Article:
Librarian Christine Kiddey retires this week after 26 years at the National Museum and Te Papa. “The length of my time here is just about equivalent to Te Papa’s formal history – the Museum of New Zealand Act was 1992,” she says. “However, I think Te Papa will far outlast me!”
Here, Christine chooses her favourite rare book – and it’s possibly an unexpected one: Atlas to Accompany the Tertiary history of the Grand Cañon district.
I love the way the illustrations, by William Henry Holmes, portray the sense of infinite space and mystery, which is still there now. I’ve been to the Grand Canyon, but the usual bits that everyone goes to. There are still vast areas of it that most people will only ever see in photos. Google Grand Canyon images and you’ll see all those huge empty vistas.
I also admire the skill of the artist. He was making the pictures as a scientific record (imagine doing those thousands of tiny stratigraphic lines) – but they’ve transcended their recording function and become works of art.
‘You never know what’s going to come up next’: On 26 years at Te Papa
The library has moved around a bit. When I started in 1992 it was in a custom-built building at the back of the old museum (built to absorb the Royal Society library in 1991).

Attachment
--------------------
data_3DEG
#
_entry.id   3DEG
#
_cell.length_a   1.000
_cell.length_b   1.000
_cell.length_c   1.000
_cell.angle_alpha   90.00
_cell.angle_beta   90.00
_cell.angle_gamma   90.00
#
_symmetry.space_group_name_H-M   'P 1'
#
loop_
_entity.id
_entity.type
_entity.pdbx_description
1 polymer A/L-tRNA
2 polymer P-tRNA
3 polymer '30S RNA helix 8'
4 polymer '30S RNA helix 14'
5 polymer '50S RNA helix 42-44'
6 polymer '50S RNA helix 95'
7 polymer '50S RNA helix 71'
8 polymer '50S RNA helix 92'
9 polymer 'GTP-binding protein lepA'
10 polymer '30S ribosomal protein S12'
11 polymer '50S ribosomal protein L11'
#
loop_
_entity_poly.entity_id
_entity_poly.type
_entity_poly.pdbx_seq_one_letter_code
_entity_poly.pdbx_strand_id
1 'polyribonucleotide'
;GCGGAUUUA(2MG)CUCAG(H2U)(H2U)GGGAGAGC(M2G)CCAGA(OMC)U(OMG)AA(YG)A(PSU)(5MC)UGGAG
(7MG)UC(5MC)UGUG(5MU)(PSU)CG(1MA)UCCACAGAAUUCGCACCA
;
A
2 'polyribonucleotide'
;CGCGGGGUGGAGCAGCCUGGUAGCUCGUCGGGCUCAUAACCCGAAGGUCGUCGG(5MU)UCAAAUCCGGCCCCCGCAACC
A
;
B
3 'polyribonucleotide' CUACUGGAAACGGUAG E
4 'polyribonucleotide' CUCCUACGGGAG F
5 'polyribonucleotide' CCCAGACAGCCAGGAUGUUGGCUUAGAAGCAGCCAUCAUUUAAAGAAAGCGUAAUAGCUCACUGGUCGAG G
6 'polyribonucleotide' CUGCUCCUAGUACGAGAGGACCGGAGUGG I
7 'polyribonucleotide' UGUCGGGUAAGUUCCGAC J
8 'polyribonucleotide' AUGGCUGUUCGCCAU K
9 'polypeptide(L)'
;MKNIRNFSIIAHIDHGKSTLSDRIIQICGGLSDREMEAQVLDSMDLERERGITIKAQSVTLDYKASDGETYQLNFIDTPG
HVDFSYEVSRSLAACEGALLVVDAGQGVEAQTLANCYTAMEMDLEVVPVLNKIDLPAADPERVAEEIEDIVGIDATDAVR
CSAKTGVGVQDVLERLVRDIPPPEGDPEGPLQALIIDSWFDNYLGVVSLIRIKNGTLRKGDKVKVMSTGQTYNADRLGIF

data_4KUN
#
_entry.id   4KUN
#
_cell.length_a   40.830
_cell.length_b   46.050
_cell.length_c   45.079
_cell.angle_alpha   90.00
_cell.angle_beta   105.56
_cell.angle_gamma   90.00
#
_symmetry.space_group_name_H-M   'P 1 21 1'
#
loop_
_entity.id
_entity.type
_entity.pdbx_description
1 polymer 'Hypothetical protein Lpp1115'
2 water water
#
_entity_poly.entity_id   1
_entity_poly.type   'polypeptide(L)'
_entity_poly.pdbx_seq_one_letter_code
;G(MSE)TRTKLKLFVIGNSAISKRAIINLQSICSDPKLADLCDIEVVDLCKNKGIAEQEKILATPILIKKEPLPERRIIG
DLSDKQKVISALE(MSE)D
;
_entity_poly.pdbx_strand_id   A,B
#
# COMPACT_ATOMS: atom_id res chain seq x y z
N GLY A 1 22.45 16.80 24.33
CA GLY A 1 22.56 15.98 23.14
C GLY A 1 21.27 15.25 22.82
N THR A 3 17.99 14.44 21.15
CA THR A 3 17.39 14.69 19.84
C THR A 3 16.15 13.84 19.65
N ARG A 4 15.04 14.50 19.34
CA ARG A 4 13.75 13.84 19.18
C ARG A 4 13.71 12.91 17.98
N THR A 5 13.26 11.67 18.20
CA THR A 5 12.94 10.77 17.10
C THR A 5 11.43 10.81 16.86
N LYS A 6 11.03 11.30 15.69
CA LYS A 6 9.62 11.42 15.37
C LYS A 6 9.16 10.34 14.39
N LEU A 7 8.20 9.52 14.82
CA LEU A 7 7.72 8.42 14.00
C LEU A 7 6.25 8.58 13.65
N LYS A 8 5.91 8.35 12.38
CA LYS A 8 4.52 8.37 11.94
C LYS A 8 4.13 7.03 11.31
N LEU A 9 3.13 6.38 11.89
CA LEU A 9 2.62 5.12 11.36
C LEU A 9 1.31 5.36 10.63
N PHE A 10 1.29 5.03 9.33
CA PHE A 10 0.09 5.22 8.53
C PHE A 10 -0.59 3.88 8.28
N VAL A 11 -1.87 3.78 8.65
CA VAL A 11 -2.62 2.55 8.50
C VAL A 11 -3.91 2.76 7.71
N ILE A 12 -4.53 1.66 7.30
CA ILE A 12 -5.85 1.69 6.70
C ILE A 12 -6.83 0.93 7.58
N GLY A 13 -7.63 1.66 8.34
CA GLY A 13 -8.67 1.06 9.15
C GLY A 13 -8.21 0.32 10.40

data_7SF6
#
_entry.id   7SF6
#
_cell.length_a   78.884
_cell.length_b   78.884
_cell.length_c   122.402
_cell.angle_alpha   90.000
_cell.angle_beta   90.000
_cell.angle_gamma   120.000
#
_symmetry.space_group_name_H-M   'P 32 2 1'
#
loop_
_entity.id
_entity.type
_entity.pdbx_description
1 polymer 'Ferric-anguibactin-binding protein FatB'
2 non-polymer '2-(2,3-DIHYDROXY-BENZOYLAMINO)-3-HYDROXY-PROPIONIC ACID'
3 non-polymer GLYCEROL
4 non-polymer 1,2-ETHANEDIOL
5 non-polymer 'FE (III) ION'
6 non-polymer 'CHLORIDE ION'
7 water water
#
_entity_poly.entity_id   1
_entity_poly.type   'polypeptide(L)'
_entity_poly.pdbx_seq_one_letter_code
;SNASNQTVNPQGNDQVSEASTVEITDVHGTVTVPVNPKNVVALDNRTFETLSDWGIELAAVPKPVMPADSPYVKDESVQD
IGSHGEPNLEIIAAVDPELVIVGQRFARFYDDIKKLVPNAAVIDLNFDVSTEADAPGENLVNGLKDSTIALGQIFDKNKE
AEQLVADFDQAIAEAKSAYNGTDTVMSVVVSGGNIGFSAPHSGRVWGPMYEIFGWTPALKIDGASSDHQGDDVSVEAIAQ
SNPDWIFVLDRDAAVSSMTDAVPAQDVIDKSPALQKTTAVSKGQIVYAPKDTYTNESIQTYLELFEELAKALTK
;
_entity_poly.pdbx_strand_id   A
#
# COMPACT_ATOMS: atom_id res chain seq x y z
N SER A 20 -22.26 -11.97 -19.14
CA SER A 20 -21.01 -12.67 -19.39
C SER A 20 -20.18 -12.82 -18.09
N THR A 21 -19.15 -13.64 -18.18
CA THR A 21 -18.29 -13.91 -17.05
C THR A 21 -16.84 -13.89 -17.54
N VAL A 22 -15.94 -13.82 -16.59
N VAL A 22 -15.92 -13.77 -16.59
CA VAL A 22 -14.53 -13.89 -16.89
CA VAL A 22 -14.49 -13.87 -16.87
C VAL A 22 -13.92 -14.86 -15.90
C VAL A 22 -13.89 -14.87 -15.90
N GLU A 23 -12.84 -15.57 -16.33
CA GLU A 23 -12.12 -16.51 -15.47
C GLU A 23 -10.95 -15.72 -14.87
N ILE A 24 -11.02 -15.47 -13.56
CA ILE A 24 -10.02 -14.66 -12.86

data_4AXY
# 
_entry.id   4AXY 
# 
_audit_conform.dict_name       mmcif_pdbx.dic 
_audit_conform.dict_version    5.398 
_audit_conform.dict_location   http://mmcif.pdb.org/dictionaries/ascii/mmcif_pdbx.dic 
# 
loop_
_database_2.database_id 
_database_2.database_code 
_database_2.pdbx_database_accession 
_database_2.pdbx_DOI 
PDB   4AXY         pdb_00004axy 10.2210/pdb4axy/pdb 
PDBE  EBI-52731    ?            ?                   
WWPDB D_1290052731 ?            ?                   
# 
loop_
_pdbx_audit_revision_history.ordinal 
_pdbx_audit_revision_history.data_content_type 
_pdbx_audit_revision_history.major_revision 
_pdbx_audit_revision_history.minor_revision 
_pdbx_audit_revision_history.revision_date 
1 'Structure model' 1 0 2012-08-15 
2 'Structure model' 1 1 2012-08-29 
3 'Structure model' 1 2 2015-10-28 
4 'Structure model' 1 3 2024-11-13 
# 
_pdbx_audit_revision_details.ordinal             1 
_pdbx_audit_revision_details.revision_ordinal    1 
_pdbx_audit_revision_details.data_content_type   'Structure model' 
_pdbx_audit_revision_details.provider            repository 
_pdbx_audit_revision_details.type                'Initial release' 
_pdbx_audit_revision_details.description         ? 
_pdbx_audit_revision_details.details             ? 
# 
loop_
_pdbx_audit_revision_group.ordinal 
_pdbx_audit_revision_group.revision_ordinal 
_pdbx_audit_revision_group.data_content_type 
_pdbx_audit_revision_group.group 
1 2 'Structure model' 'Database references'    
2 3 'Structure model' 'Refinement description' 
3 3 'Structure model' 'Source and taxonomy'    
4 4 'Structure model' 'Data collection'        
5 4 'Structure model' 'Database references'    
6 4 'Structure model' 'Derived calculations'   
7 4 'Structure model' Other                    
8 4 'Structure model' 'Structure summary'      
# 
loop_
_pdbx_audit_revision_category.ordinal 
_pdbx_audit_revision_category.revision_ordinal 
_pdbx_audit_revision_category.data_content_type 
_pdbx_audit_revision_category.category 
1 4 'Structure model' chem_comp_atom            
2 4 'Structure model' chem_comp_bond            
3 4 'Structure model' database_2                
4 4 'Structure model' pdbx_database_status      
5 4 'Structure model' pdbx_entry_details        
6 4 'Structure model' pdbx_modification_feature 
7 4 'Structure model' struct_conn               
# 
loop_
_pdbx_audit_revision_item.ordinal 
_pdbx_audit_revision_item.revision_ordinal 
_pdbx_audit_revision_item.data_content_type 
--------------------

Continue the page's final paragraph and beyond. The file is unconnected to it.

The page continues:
We moved to the fifth floor at Te Papa a bit after it opened, then down to the fourth floor where we were open to the public seven days a week for several years. That was always interesting, because you never knew what people were going to ask you.
Then we moved to our present location, and I relocated to Tory St, where I’m mainly looking after the Science and Conservation people.
One of the best things about working here has been the range of subject material. You never know what’s going to come up next.
The first day I started we went over to the main building for morning tea (you could just about fit everyone into the tearoom at that stage). One of the first people I met was then-Curator entomology Ricardo Palma, and he was talking about head lice being found in an ancient Egyptian comb. I remember thinking that this was going to be a whole new sort of job experience (I’d been at Defence before that).
The late Cheryll Sotheran once said of working at Te Papa that you may be frustrated, but you’ll never be bored, and I think that sums it up pretty well.